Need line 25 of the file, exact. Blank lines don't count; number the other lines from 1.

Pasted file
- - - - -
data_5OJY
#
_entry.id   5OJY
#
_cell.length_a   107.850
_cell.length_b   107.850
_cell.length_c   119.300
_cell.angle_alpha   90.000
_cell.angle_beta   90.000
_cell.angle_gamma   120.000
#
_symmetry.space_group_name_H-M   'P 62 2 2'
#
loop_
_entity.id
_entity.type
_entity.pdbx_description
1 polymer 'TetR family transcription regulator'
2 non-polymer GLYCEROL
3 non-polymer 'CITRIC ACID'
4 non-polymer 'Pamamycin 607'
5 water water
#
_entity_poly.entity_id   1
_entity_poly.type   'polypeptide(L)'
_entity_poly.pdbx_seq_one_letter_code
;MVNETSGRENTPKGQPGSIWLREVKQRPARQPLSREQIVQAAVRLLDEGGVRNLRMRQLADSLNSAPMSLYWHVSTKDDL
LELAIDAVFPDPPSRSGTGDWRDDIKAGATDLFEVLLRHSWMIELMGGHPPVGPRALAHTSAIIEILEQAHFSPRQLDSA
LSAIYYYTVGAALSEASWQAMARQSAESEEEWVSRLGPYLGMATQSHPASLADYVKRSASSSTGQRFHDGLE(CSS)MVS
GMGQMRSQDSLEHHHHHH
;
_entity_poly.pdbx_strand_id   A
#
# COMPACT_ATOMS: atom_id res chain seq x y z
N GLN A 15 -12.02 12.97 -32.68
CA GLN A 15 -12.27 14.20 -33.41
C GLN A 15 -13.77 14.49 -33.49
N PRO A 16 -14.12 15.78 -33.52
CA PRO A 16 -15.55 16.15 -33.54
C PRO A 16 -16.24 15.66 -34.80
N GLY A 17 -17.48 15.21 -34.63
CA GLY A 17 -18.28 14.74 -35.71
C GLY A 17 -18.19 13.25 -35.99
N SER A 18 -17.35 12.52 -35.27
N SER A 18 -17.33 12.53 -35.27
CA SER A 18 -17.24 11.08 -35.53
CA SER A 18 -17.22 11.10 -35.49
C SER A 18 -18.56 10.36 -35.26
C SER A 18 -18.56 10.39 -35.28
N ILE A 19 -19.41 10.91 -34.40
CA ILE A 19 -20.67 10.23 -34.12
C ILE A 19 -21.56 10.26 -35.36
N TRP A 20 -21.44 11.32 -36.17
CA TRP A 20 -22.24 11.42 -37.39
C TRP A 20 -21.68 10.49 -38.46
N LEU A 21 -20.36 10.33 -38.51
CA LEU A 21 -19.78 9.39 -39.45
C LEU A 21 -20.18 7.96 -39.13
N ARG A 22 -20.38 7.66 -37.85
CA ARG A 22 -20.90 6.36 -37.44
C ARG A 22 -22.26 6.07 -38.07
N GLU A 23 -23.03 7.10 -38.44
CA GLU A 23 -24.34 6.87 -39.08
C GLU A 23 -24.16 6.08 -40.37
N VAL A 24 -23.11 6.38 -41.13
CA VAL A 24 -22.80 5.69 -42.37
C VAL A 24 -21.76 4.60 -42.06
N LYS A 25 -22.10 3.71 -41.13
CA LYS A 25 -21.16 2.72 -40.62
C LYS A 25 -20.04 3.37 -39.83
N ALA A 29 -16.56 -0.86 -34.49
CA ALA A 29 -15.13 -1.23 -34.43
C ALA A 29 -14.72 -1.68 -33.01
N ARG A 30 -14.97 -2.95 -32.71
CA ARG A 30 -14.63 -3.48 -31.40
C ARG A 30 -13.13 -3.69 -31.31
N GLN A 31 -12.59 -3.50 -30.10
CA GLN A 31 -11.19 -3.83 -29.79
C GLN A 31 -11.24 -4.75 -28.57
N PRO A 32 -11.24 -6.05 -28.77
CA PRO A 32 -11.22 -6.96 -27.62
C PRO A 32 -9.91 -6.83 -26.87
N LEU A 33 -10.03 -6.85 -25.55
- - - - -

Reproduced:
_entity_poly.type   'polypeptide(L)'